What better way to ease earthquake jitters than with a Bayou-flavored swamp romp? That’s one reason why a near capacity crowd turned up at the Birchmere Tuesday night to hear Voice of the Wetlands All-Stars conjure something akin to an abbreviated edition of the New Orleans Jazz Festival —“all in one economical package,” as blues guitarist and band co-leader Tab Benoit put it.
Benoit spoke about the group’s mission to help preserve and protect coastal wetlands, but only briefly, as if aware that the concert’s pacing was tricky enough given the talent assembled. Besides Benoit, the show generously showcased a Louisiana-seasoned front line featuring guitarist Anders Osborne, percussionist Cyril Neville, fiddler Waylon Thibodeaux, and accordionist/harmonicist Johnny Sansone. Big Chief Monk Boudreaux, who wore a MardiGras Indian costume crowned by a towering and brightly plumed headdress, joined the band’s vocal ranks late in the show.
At first it looked as if Neville’s soulful croon would be eclipsed by a thundering guitar squall, to say nothing of the fierce attack forged by bassist Corey Duplechin and drummer Johnny Vidocovich. But halfway through “Louisiana Sunshine,” Neville’s voice and personality began to peek through the resonating mix, evoking the golden age of Crescent City R&B. The lineup boasted several strong singers, though none more powerful than Sansone, who has the kind of steel-belted vocal cords that bring Howlin’ Wolf to mind, or more engaging than Thibodeaux, a charismatic showman.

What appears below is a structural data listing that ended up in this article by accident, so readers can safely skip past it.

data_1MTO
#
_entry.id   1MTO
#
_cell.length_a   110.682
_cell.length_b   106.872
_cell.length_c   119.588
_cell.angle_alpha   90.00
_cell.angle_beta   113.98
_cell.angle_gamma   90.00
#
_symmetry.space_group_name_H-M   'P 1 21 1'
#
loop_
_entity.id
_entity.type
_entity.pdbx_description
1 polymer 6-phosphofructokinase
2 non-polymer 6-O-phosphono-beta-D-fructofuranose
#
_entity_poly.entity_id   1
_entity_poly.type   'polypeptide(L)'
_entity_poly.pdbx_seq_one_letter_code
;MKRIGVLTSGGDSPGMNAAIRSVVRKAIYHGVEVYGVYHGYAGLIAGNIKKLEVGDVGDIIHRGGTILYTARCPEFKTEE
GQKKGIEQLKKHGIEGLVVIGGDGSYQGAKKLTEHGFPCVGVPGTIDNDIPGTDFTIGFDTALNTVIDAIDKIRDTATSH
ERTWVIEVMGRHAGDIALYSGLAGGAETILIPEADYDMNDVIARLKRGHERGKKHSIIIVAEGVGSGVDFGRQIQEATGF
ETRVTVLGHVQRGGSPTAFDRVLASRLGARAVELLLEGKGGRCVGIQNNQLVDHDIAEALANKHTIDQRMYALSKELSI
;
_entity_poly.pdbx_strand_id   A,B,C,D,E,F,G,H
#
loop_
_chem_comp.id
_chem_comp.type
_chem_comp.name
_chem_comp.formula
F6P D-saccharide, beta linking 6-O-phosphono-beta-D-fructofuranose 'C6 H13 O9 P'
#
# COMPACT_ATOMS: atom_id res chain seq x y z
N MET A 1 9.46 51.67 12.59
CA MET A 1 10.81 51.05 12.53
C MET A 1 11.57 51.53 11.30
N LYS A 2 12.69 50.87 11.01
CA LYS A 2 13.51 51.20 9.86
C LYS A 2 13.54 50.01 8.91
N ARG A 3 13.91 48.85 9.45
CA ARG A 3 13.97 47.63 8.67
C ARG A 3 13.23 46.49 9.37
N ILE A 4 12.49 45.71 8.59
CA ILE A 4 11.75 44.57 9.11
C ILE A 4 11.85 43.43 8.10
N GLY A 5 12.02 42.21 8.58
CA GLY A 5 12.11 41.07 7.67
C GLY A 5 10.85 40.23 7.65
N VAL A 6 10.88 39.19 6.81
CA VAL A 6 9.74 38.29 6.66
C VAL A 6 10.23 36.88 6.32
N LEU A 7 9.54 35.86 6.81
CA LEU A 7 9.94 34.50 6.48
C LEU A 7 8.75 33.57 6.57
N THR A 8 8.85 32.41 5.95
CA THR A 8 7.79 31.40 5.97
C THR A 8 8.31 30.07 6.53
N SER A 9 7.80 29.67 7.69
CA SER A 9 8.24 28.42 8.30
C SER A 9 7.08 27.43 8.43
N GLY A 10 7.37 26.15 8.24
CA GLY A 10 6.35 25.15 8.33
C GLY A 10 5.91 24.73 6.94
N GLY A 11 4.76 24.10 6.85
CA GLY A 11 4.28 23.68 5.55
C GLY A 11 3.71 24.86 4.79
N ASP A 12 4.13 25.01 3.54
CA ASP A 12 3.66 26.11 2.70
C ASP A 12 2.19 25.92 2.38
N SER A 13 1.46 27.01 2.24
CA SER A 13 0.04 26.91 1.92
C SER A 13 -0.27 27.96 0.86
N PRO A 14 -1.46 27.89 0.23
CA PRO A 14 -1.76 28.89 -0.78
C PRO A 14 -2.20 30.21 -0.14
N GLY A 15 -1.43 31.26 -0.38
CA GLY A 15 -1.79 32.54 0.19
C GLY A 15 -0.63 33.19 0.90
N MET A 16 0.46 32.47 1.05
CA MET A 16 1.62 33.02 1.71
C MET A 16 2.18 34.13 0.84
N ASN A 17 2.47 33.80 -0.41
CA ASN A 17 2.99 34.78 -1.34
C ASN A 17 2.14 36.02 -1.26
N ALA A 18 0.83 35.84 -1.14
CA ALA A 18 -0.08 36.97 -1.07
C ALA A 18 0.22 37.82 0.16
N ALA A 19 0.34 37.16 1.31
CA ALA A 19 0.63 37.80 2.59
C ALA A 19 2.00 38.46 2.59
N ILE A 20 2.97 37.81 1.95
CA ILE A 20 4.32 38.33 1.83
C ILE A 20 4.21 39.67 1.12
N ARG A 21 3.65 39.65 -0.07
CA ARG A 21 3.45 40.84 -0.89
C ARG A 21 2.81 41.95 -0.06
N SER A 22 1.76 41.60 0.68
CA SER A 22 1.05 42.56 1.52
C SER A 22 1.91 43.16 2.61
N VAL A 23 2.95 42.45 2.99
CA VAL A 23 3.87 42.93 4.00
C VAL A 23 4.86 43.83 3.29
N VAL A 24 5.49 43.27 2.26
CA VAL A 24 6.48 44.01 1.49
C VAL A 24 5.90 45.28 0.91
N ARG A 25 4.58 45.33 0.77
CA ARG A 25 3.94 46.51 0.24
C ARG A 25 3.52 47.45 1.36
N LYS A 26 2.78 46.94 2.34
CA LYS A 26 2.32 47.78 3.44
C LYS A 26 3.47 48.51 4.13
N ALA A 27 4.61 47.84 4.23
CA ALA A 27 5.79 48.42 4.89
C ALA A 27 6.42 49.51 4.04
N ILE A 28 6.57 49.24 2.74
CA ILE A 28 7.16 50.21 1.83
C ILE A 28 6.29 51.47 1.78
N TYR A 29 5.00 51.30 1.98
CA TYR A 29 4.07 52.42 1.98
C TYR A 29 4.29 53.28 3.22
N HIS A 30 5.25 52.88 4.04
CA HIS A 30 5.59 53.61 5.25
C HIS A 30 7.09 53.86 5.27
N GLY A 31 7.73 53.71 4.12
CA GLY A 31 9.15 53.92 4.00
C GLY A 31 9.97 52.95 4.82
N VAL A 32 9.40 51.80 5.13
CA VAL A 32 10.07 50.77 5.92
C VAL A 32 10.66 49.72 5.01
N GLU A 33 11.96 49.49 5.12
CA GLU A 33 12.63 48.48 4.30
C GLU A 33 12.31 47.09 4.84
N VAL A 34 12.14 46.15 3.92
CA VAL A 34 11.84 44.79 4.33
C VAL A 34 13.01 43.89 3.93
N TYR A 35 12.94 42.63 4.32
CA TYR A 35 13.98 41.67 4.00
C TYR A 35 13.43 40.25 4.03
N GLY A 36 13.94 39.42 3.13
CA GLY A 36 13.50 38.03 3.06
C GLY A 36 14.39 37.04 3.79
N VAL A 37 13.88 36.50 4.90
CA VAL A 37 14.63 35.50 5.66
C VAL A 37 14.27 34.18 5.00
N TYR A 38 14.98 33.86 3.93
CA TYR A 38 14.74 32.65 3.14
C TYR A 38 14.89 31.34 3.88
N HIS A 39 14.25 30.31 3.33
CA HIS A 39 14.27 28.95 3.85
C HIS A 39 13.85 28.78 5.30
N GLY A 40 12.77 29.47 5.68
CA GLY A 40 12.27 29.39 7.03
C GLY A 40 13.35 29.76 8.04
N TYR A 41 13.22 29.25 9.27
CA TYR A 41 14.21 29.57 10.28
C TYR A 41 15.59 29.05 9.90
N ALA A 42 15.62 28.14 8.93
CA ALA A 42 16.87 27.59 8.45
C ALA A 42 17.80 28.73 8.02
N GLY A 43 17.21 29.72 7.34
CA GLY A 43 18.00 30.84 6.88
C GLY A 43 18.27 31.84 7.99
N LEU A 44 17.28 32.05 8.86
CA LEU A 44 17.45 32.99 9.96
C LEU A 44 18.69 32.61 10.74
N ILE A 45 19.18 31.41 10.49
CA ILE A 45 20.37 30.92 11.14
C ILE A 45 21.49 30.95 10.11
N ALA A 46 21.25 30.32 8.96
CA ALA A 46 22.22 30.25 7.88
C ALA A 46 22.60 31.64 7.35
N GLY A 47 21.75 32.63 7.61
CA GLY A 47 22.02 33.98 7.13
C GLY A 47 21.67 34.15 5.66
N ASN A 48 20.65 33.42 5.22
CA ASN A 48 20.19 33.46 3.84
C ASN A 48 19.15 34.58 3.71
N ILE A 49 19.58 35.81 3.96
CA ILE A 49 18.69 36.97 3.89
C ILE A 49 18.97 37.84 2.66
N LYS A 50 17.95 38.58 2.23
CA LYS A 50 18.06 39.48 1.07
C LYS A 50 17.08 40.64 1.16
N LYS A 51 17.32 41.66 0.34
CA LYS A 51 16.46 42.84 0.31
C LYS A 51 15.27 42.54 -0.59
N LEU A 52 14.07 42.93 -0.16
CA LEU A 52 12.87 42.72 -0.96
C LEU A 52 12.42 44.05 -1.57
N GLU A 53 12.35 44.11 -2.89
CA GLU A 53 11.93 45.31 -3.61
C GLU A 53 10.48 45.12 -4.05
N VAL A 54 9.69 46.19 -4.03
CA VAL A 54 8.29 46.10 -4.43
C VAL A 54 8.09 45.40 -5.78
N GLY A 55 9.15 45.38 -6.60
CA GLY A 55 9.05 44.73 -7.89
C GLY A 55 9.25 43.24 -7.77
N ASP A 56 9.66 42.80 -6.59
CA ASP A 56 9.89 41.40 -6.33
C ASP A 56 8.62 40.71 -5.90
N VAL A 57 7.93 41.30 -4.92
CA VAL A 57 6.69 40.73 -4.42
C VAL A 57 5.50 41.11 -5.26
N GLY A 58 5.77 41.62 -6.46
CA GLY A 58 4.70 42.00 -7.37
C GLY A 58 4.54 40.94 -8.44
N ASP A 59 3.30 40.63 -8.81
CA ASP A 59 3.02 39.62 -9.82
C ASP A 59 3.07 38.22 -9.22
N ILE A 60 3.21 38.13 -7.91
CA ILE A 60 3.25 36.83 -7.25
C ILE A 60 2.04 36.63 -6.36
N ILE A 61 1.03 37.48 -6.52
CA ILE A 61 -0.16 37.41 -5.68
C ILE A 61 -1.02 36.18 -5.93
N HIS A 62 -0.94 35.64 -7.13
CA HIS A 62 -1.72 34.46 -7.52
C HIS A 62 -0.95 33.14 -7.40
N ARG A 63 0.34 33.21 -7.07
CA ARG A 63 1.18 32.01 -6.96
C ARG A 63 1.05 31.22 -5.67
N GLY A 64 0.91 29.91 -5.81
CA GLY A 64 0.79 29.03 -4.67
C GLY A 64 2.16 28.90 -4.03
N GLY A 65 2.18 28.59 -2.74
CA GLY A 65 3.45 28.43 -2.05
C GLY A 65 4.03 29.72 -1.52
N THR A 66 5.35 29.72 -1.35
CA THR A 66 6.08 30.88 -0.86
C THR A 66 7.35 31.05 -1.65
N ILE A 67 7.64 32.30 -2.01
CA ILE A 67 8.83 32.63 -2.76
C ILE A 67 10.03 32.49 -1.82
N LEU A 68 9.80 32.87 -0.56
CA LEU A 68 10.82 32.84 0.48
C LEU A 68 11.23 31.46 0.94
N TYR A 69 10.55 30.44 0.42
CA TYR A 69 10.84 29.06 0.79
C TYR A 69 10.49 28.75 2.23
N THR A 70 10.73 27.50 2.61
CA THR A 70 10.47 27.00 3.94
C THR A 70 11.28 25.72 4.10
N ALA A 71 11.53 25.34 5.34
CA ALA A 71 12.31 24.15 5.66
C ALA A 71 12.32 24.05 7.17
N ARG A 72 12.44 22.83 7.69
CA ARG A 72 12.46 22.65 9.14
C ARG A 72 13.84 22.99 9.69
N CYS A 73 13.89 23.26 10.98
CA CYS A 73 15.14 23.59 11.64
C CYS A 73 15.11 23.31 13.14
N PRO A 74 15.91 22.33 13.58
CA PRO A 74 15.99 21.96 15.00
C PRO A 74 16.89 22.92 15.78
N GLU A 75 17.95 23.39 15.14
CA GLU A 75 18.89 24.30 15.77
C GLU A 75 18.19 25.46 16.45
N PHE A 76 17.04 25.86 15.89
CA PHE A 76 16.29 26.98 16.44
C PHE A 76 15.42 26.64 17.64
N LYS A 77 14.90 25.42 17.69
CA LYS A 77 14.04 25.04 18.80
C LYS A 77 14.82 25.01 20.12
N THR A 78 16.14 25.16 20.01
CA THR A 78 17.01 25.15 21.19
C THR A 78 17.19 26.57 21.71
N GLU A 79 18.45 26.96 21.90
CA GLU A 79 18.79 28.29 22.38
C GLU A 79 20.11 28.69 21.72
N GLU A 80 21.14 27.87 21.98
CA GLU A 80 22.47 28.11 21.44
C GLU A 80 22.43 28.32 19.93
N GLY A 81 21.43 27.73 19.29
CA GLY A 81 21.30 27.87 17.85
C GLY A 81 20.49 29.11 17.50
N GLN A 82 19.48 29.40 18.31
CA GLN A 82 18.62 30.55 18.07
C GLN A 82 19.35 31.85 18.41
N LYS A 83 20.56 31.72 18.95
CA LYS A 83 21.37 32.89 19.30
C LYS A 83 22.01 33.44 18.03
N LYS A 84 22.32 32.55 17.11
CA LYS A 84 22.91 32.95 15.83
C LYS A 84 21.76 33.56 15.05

The tunes were drawn from several places — the band’s recordings, solo CDs and traditional sources — but what the All-Stars played wasn’t nearly as entertaining as how they played it. The rhythm section was unflagging, with blues shuffles giving way to slippery grooves and sharply syncopated second-line struts. Benoit mostly played fluid, single note lines, while Osborne emphasized jarring slide guitar riffs. Now and then, though, the two musicians fell into elegant sync, matching bent note for bent note and producing streaming harmonies. Switching back and forth from harps to squeeze box, Sansone bridged southern roadhouse shouts with zydeco dancehall thrust, while Thibodeaux’s electric fiddle vibrantly amplified early string band and Cajun sounds.
With the crowd singing along, the festively attired Boudreaux saluted Professor Longhair (via a chanting “Go To Mardi Gras”) and helped cap the concert with “Li’l Liza Jane,” colorfully punctuated by Benoit’s chicken-pickin’ licks.